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1. Sweat bathing exists in many modern and historic cultures across the globe. Sauna is the Finnish imagining of this activity, and whilst steeped in ritual, tradition and superstition, is an extremely healthy and effective way to bathe that is enjoyed in many other countries.
2. The origins of sauna bathing are thought to date back to prehistory. The most traditional Finnish sauna style is the smoke sauna. These typically have an earthen floor, a small smoke hatch and narrow slit windows (if at all). They are usually dark inside and the smoke imbues the cabin with a unique, somewhat pleasant aroma. Finns often joke that there are two types of smoke saunas, those which have burnt down, and those which haven’t burnt down, yet!
3. Following the period of rural to urban migration in Finland during the 1800’s, the number public sauna began to increase as domestic sauna in urban areas posed too much of a fire risk. These then began to decline in the 50’s with the introduction of electric sauna in apartment buildings and then further as private sauna became more affordable in the home.
4. Historically Finns would sauna daily. Throughout the 20th century this reduced to around twice per week on a Wednesday and Saturday. At a time when Victorian novelist and playwright Edward Bulwer-Lytton described Britons as “The great unwashed”, Finn’s were practicing clearly practicing excellent personal hygiene. With roughly 5.5 million Finns to 3.5 million saunas, it seems us Brits still have a lot of catching up to do!
5. In Finland, sauna has traditionally been used as a sterile place for treating the sick, for giving birth and even preparing the dead for burial. Sauna has also been historically used for preparing smoked foodstuffs such as meat and fish, preparing malts and drying clothes. The sauna cabin was traditionally kept separate from the home for reasons of fire safety, but acted also as the living quarters when a new home was being built. The sauna could also be used to house guests, farm-hands, or provide life-saving refuge should there be a house fire during the foreboding Finnish winter.
6. Sauna is associated with healing, traditional medicine and wellness. Whilst massage, cupping and body balancing are still practiced in the heat of the sauna, historically medical procedures such bloodletting were also done in the sterile heat. Regular sauna bathing is highly effective in the treatment of many ailments and diseases, from colds to cardiovascular problems. Finns often say “if it can’t be treated by sauna, spirits (usually vodka), or tar (birch or pine tar), then it’s probably fatal”.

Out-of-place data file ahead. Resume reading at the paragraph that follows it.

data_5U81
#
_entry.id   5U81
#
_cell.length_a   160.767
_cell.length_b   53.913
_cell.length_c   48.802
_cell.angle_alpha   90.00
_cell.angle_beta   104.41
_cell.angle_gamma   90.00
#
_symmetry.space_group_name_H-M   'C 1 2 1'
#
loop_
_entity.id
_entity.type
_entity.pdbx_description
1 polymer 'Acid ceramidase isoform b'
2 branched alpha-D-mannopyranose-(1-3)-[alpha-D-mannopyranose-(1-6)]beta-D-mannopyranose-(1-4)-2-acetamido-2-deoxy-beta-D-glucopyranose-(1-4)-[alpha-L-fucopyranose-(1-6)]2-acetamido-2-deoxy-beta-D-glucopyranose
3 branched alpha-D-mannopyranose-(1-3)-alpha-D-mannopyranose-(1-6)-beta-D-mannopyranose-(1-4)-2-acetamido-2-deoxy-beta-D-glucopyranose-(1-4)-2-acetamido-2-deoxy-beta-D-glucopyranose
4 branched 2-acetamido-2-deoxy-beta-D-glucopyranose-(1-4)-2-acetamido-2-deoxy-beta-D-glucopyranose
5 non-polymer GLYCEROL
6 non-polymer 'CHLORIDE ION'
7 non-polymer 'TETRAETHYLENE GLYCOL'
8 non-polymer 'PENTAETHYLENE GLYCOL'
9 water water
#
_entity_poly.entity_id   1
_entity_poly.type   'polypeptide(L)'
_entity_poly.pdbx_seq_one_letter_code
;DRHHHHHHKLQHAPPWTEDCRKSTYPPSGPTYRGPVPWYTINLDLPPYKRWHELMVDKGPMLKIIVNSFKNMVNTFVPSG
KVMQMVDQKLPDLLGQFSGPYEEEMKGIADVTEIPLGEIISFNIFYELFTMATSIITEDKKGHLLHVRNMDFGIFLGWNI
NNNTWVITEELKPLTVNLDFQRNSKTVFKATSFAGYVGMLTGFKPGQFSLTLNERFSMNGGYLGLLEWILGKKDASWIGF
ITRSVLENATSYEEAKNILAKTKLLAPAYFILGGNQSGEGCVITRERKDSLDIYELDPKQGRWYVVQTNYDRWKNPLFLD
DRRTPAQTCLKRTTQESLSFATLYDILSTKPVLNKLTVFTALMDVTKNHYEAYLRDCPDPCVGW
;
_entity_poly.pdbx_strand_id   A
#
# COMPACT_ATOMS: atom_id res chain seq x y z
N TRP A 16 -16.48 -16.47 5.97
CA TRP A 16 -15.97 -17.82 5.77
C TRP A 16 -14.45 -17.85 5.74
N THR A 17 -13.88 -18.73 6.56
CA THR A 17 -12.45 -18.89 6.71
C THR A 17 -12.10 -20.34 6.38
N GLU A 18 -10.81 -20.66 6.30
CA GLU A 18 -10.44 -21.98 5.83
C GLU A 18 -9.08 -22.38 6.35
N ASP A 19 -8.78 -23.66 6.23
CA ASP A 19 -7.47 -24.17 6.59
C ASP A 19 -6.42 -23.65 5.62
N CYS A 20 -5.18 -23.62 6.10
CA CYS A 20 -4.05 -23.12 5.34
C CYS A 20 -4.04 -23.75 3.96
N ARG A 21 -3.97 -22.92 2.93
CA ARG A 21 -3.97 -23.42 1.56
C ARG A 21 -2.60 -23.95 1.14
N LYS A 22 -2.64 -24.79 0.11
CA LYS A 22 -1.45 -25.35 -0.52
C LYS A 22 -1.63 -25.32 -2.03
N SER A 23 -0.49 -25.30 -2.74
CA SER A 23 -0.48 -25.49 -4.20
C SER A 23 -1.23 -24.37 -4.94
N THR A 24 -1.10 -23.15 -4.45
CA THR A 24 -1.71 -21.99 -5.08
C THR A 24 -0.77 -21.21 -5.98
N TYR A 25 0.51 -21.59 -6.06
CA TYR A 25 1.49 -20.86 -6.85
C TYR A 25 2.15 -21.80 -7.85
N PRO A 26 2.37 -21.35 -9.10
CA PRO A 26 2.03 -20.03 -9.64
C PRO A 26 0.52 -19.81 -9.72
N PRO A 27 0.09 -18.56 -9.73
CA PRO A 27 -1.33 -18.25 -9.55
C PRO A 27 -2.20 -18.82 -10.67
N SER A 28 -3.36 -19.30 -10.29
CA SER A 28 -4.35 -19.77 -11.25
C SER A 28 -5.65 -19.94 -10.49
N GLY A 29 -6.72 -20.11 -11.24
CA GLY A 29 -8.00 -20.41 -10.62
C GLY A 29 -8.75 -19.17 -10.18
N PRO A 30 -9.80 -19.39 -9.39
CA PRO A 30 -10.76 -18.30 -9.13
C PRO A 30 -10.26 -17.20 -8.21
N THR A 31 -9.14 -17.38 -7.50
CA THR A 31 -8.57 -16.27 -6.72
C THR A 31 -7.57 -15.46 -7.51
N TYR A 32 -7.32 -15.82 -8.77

7. The acceptable sauna bathing procedure varies depending on country, community, family and personal preference. Whilst us Brits might assume Finnish sauna is a naked free-for-all, in public saunas in Finland women and men often attend separately, with no minimum age. Bathing costumes are not ideal when sweat bathing, but it is typically expected that Finn’s cover-up when going to a sauna with strangers.
8. There are typically 5 types of sauna heater with a fairly distinct hierarchy in terms of quality of löyly and quality sauna experience. The pragmatic Finns except the need for electric and gas heaters in smokeless zones and cities, but typically their wood burning counterparts are the preferred option:
1. Smoke sauna
2. Heat-storing wood burning
3. Constantly fueled wood burning
9. Sauna has gained renewed interest recently with the publication of a number of scientific papers in well cited journals such as the American Journal of medicine. These papers attest to the health benefits of sauna, including (but not limited to): decreased risk of dementia and Alzheimer’s, decreased risk of cardio-vascular and circulatory diseases, improvement of patients experiencing respiratory issues such as bronchitis, decreased risk of arthritis and joint issues as well as the reduction in joint pain, and the decrease in severity of skin conditions such as eczema.
10. Finnish traditional culture is full of mythical beings that inhabit all number of places. The sauna is no exception, home to the sauna elf (Saunatonttu) and the steam spirit (löylyhenkki). The sauna elf protects the sauna and looks after the sauna sessions. Swearing in the sauna would upset the sauna elf who would drive users out who didn’t abide by the rules of the sauna.
11. The largest wood burning sauna is situated in the Finnish Naval Academy, Suomenlinna. It was built in 1904 to provide group sauna bathing for up to 180 Naval cadets in one sitting. The sauna covers 65 m² and is nearly 5 meters high.
12. Sauna has always had a ritualistic, supernatural and somewhat esoteric reputation. Associated with cleansing rituals for both Christianity in Finland and older more traditional faiths such as ‘The people of the bear’. Church-going Finns still typically sauna bathe the night before religious holidays.